From the Dean: Education for the Technology Ecosystem

Summer 2012

Joseph Helble, Dean

The nation wants more engineers. Dean Joseph J. Helble says we need a different kind of engineer.

Interview by Karen Endicott

Thayer School Dean Joseph J. Helble was among the engineering leaders invited to the White House in February to discuss the call from the President’s Council on Jobs and Competitiveness for the nation to produce 10,000 more engineers a year over the next decade. We asked him about the challenge and Thayer School’s role in meeting it.

What is your perspective on the national call for 10,000 more engineering graduates a year?
Deans of engineering schools were invited to a discussion at the White House about finding ways to boost science, technology, engineering, and mathematics literacy and increase the number of engineers we graduate in the United States annually over the next 10 years. My expectation is that we’ll reach that goal of 10,000 additional engineering graduates this year, based on projections from recent freshman and sophomore enrollment data.

Dean Joseph J. Helble
THE BROAD VIEW: Dean Helble says that problem solvers need more than a technical toolbox. Photograph by John Sherman.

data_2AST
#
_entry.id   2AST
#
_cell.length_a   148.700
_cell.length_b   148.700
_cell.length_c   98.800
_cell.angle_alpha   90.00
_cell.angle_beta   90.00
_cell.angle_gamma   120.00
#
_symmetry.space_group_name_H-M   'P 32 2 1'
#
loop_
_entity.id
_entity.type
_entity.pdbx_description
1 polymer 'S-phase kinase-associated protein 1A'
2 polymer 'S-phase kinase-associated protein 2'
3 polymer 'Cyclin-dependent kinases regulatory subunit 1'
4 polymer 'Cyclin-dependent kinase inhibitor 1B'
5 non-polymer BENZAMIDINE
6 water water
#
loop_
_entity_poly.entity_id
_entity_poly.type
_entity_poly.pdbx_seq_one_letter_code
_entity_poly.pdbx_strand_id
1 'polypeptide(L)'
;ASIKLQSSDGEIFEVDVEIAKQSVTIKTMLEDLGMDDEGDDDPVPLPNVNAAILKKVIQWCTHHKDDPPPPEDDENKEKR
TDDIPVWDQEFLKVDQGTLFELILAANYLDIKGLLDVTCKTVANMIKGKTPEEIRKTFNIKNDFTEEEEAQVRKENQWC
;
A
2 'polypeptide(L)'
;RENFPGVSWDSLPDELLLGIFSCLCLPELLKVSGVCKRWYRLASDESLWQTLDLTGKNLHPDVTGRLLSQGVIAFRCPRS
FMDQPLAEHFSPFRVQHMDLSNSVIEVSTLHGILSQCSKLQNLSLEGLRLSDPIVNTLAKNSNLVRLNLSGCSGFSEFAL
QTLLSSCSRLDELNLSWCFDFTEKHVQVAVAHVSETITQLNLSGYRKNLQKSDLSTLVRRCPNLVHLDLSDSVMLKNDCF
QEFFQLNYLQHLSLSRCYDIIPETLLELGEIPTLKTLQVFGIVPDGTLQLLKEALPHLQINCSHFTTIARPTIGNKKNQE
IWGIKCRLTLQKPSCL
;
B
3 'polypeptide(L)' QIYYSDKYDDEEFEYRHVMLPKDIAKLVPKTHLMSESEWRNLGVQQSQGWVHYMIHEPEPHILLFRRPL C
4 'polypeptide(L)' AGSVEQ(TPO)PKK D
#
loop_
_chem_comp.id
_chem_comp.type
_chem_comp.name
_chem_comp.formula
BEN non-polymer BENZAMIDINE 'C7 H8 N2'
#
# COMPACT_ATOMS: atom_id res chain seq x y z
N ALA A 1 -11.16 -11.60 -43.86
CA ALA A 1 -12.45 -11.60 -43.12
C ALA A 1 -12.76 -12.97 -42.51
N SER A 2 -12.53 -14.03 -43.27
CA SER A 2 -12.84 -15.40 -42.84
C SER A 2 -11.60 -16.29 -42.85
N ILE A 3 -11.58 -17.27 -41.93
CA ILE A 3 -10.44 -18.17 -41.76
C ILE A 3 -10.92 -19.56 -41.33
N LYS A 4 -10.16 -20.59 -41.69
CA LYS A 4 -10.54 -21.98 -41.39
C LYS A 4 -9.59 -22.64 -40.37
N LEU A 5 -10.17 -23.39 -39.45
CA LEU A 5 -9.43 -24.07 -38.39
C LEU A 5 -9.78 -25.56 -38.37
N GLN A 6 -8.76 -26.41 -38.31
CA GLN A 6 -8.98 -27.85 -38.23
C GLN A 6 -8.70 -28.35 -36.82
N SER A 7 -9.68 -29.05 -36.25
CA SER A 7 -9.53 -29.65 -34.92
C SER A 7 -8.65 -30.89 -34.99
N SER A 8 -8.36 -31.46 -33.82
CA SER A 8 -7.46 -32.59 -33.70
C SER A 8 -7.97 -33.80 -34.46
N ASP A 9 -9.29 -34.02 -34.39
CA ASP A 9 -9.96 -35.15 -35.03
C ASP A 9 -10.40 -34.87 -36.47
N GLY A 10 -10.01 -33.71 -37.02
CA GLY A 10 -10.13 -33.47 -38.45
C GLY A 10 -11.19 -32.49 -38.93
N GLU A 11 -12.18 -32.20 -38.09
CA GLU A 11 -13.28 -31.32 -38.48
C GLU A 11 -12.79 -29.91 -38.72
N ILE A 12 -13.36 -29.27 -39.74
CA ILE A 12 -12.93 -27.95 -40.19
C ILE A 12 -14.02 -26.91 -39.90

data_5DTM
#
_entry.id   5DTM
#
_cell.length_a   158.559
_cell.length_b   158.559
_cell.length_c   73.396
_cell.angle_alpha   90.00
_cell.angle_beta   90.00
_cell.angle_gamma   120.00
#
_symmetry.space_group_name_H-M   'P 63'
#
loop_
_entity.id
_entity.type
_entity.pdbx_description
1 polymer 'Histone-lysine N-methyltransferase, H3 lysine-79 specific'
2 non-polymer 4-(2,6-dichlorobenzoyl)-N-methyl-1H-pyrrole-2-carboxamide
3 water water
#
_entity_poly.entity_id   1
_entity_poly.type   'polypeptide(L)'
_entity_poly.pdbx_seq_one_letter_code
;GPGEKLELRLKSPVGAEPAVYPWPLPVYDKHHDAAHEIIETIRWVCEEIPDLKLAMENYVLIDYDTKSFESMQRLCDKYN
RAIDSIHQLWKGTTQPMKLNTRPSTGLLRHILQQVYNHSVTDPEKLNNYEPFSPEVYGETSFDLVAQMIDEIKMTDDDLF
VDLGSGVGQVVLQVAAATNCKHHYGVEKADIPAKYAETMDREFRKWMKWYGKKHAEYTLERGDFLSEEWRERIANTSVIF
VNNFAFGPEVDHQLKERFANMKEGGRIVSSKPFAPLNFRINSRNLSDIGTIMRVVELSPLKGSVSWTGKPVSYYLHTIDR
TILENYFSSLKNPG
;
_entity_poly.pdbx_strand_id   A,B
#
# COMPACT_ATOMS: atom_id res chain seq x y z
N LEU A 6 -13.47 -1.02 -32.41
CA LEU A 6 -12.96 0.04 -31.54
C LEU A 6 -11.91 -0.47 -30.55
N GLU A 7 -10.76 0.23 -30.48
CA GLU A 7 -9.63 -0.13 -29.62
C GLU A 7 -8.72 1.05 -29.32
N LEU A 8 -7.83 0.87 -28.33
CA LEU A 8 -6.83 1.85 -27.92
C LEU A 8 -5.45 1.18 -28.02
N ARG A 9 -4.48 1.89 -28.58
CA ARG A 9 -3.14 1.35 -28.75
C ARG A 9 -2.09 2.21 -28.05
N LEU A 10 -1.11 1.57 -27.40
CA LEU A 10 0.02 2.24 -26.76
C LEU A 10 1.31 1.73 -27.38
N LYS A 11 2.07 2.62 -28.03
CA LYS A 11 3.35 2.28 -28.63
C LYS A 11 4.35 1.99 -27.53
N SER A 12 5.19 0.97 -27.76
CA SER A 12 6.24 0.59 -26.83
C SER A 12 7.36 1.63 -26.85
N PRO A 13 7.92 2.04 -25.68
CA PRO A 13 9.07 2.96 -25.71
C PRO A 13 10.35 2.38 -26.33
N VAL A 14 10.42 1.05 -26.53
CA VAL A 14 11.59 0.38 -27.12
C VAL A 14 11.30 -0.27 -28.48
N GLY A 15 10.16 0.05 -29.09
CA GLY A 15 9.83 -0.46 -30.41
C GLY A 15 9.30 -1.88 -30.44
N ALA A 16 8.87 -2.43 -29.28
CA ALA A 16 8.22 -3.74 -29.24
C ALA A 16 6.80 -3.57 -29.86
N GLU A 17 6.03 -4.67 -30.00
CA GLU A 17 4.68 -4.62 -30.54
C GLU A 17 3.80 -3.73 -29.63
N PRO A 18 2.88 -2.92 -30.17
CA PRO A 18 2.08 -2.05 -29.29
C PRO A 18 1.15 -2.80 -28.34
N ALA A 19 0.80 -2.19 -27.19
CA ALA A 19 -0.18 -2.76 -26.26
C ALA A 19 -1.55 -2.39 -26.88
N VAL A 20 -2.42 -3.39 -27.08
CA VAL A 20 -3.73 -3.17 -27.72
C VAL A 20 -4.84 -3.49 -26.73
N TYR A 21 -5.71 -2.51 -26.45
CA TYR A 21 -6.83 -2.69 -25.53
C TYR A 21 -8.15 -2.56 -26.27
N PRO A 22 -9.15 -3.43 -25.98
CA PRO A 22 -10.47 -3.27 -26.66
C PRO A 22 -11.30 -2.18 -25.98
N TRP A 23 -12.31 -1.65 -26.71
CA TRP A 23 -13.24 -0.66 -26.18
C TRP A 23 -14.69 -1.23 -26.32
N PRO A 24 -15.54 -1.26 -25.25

I think the real goal should be higher. As long as there are challenges in areas such as clean renewable energy, carbon capture and sequestration, transportation, low-cost network communication, and every problem you can imagine in healthcare, we should be graduating people who have an engineering background who can tackle these problems. It doesn’t mean that all of them have to be practicing engineers. We need attorneys who can understand engineering quantitative and analytical thinking. We need more physicians who are trained as engineers and can take an appropriate quantitative approach to healthcare. We need venture capitalists and bankers with backgrounds in engineering. We need people working in all aspects of the technology ecosystem to address the pervasive problems that are going to be with us for a century.

Read the rest of the interview in Dartmouth Engineer magazine.